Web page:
One is that the vast majority of Puerto Rican Tainos were savages living in caves. That goes completely contrary to what historians who were there and recorded what they saw tell us and contrary to modern archeological findings which verifiy their testimony.
Taínos lived in metropolises called yucayeques, which varied in size depending on the location; those in Puerto Rico and Hispaniola (Dominican Republic and Haiti) being the largest and those in the Bahamas being the smallest. In the center of a typical village was a plaza used for various social activities such as games, festivals, religious rituals, and public ceremonies. These plazas had many shapes including oval, rectangular, or narrow and elongated. Ceremonies where the deeds of the ancestors were celebrated, called areitos, were performed here. Often, the general population lived in large circular buildings (bohios), constructed with wooden poles, woven straw, and palm leaves. These houses would surround the central plaza and could hold 10-15 families. The cacique and his family would live in rectangular buildings (caney) of similar construction, with wooden porches. Taíno home furnishings included cotton hammocks (hamaca), mats made of palms, wooden chairs (dujo) with woven seats, platforms, and cradles for children.
Columbus and his crew, landing on an island in the Bahamas on October 12, 1492, were the first Europeans to encounter the Taíno people. Columbus wrote:
They traded with us and gave us everything they had, with good will..they took great delight in pleasing us..They are very gentle and without knowledge of what is evil; nor do they murder or steal..Your highness may believe that in all the world there can be no better people ..They love their neighbours as themselves, and they have the sweetest talk in the world, and are gentle and always laughing.
Culture and lifestyle
Taíno society was divided into two classes: naborias (commoners) and nitaínos (nobles). These were governed by chiefs known as caciques (who were either male or female), who were advised by priests/healers known as bohiques. Bohiques were extolled for their healing powers and ability to speak with gods and as a result, they granted Taínos permission to engage in important tasks.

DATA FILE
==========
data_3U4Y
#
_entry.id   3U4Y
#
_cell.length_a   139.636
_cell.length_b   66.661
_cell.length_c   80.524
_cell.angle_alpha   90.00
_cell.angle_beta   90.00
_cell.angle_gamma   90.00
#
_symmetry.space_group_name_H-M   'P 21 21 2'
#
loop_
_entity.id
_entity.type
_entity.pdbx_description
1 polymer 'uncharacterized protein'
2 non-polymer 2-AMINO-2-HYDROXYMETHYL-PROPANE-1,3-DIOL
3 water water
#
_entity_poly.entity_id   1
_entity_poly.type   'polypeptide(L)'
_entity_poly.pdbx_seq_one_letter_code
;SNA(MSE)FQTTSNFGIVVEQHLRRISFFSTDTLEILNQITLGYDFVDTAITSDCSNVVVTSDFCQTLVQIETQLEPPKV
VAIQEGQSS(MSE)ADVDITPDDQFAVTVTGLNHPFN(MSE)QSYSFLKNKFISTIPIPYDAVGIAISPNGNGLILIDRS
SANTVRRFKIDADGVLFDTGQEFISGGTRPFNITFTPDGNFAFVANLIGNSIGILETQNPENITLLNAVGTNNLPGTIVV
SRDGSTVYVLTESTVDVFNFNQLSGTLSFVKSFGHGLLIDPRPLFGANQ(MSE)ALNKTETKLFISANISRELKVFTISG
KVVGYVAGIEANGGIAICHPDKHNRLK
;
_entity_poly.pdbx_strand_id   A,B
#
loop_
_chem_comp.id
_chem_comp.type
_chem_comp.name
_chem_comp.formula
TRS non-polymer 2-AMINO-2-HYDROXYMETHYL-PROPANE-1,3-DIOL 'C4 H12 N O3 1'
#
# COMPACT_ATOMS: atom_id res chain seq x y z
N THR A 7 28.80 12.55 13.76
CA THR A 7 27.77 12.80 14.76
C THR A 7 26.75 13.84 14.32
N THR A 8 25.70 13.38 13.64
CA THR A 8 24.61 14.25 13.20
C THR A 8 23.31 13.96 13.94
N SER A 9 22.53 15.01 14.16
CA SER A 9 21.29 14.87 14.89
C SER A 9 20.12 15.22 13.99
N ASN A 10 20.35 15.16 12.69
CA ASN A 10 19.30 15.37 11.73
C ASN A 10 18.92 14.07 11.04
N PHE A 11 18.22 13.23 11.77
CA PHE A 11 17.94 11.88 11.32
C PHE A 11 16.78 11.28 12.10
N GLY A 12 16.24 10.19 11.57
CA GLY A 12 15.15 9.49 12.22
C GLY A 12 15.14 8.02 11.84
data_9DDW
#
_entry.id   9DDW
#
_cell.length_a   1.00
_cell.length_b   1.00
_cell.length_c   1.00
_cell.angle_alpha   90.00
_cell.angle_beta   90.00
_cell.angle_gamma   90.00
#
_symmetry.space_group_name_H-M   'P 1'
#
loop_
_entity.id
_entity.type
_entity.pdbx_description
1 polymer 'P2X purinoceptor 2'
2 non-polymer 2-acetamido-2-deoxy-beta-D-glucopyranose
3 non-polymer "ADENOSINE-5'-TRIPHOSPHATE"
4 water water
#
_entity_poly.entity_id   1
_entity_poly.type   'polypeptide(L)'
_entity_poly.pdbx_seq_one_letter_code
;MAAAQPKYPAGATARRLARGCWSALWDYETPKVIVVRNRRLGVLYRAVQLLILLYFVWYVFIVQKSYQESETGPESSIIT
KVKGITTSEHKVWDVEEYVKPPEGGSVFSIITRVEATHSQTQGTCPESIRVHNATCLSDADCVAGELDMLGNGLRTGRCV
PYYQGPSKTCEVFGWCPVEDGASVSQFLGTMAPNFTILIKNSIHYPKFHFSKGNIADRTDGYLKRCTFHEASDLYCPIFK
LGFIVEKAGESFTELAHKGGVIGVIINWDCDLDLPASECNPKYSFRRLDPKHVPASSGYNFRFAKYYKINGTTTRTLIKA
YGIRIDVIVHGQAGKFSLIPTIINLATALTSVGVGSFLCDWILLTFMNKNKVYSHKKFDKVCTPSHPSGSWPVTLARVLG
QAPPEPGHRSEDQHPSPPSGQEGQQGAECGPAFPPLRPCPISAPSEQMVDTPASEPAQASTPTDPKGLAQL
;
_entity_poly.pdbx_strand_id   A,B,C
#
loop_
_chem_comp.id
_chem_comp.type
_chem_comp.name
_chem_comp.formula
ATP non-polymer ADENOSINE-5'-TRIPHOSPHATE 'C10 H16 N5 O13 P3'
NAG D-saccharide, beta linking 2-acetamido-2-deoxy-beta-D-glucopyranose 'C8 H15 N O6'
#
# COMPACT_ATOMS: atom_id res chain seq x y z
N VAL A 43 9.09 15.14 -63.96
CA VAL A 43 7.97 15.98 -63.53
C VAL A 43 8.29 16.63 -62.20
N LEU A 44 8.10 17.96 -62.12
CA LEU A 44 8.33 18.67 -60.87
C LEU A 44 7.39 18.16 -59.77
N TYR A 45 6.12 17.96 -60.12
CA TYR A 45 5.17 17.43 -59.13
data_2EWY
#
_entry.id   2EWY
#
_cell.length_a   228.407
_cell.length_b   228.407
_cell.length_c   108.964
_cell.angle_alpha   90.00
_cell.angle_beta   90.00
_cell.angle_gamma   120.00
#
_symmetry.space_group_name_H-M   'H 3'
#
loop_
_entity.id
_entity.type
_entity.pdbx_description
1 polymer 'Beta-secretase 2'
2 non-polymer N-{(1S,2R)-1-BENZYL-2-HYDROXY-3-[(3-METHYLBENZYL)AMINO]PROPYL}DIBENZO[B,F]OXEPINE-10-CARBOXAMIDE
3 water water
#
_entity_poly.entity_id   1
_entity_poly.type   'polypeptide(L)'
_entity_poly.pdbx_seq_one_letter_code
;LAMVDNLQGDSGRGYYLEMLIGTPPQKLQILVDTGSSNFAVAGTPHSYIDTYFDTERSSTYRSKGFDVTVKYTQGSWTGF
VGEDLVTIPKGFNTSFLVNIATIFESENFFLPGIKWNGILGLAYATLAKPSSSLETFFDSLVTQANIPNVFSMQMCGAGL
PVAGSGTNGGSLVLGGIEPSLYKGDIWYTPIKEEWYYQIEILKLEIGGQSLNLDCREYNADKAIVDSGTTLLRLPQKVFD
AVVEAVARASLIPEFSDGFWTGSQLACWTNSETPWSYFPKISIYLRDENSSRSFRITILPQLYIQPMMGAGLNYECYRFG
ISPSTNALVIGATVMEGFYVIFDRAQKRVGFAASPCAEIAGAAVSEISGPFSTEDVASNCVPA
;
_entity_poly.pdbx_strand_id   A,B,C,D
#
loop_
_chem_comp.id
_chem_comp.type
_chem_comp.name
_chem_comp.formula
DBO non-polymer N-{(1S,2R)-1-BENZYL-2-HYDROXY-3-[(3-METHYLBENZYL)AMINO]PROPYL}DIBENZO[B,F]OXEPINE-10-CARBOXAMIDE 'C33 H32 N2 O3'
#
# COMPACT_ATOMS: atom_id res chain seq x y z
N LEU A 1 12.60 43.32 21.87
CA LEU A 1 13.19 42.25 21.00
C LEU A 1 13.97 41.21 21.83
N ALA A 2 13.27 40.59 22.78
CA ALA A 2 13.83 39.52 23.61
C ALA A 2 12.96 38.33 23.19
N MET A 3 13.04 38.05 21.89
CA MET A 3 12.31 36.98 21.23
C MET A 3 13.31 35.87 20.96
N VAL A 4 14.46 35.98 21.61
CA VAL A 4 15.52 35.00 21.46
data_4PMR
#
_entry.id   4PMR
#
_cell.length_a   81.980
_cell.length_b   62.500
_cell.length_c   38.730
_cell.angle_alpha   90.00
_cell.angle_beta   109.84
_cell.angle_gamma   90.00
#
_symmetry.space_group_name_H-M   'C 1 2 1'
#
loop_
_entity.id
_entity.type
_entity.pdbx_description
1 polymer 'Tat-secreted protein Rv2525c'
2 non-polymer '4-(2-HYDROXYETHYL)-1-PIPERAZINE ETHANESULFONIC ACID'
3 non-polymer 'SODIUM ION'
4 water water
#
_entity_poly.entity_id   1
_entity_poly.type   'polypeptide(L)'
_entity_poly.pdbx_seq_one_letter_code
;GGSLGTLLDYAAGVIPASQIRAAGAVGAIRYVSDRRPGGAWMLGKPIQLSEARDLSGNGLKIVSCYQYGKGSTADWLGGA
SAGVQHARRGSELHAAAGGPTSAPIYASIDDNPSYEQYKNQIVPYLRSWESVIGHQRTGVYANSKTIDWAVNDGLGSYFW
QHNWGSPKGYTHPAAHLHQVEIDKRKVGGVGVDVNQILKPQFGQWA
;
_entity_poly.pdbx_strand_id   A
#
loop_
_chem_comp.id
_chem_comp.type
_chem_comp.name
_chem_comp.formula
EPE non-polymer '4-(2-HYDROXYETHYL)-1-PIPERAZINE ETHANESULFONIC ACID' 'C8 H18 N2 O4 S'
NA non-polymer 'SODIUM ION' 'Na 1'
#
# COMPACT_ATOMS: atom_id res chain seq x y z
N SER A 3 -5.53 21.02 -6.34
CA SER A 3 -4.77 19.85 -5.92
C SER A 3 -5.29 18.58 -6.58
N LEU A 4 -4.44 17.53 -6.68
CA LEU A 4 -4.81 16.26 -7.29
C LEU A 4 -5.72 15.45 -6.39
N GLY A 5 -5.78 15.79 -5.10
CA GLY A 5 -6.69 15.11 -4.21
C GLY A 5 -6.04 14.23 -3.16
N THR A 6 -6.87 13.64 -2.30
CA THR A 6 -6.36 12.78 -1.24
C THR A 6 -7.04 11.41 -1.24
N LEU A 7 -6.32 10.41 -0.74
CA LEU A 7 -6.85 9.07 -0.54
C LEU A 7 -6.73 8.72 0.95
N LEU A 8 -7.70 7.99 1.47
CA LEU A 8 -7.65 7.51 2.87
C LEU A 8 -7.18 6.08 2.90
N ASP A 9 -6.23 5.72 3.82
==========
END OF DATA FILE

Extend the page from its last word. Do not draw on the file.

Taínos lived in a matrilineal society. When a male heir was not present the inheritance or succession would go to the oldest child (son or daughter) of the deceased's sister. The Taínos had avunculocal post-marital residence meaning a newly married couple lived in the household of the maternal uncle.
The Taínos were very experienced in agriculture and lived a mainly agrarian lifestyle but also fished and hunted. A frequently worn hair style featured bangs in front and longer hair in back.
They sometimes wore gold jewelry, paint, and/or shells. Taíno men sometimes wore short skirts. Taíno women wore a similar garment (nagua) after marriage. Some Taíno practiced polygamy. Men, and sometimes women, might have two or three spouses, and it was noted that some caciques would even marry as many as 30 wives.
Taínos used cotton and palm extensively for fishing nets and ropes. Their dugout canoes (kanoa) were made in various sizes, which could hold from two to 150 people. An average sized canoe would hold about 15–20 people. They used bows and arrows, and sometimes put various poisons on their arrowheads. For warfare, they employed the use of a wooden war club, which they called a macana, that was about one inch thick and was similar to the coco macaque.
Reconstruction of Taino village, Cuba.JPG